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Sunday, June 24, 2012

EDITORIAL

Taming the danger from Europe

The leaders of the Group of 20 major economies, at their June 18-19 summit in Los Gabos, Mexico, adopted a declaration emphasizing the need to resolve the European financial crisis, among other things. The declaration in part said that "Euro Area members of the G-20 will take all necessary policy measures to safeguard the integrity and stability of the area."

The European Union and the eurozone countries have not yet come up with truly effective measures to solve the crisis in Europe. It is important for the eurozone countries to work out a concrete road map as soon as possible to end the crisis. Their demonstrating a strong determination and quick joint action are all the more important, because the crisis in Europe carries the danger of crippling the global economy.

After Greece's sovereign debt crisis surfaced in the fall of 2009, a similar crisis spread to Ireland, Portugal and Italy. The crisis flared up again in Greece and a similar crisis has loomed big in Spain. Although political forces supporting the existing austerity program won in the recent Greek parliamentary elections, markets have strong apprehensions about the debt crises in Spain and Italy.

The problems faced by Spain result from the burst of a real estate bubble and accumulation of bad debts. The eurozone countries have expressed their readiness to inject up to €100 billion to help Spanish banks. But the funds are supposed to go to banks by way of the Spanish government. Since this means that the Spanish government's debts will increase, it has disappointed markets.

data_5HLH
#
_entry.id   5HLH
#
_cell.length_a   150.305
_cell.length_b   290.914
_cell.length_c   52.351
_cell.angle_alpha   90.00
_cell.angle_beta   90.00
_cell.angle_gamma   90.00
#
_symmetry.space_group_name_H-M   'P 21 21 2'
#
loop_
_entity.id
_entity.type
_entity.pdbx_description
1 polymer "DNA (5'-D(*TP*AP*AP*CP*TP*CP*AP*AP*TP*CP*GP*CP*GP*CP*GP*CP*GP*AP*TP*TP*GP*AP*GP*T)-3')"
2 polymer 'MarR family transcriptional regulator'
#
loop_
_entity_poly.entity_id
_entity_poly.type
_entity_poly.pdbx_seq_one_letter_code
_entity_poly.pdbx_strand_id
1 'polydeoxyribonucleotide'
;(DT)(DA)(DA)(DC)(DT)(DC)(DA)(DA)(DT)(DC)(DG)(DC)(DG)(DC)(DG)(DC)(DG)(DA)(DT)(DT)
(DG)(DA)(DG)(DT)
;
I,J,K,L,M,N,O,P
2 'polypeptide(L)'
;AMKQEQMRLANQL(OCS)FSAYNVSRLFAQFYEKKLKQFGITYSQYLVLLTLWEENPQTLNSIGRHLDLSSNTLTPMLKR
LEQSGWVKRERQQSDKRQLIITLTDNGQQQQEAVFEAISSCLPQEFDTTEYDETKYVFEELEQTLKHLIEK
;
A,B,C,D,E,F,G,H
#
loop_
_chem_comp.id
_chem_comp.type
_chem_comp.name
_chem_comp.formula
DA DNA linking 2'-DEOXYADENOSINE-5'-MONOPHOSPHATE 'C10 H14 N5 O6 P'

The root cause of the crisis in Europe can be attributed to the fact that while the eurozone countries have a common monetary policy, they lack integrated administrative actions for such things as bank supervision, bank insolvency, bank bailouts and deposit insurance.

If this approach backed by strict oversight is taken, it will contribute to promoting healthy banking management and to quickly carrying out the disposal of bad loans. Although it would mean that individual governments let the EU take over much of their sovereignty in administering the financial sector, a weak point of the eurozone would be overcome.

As a long-term goal, eurozone countries should consider institutionalizing the issuance of common bonds. To overcome the current crisis, it will be important that they show determination to push for the further integration of Europe. Germany may have to shoulder more burdens, but its role will be crucial.



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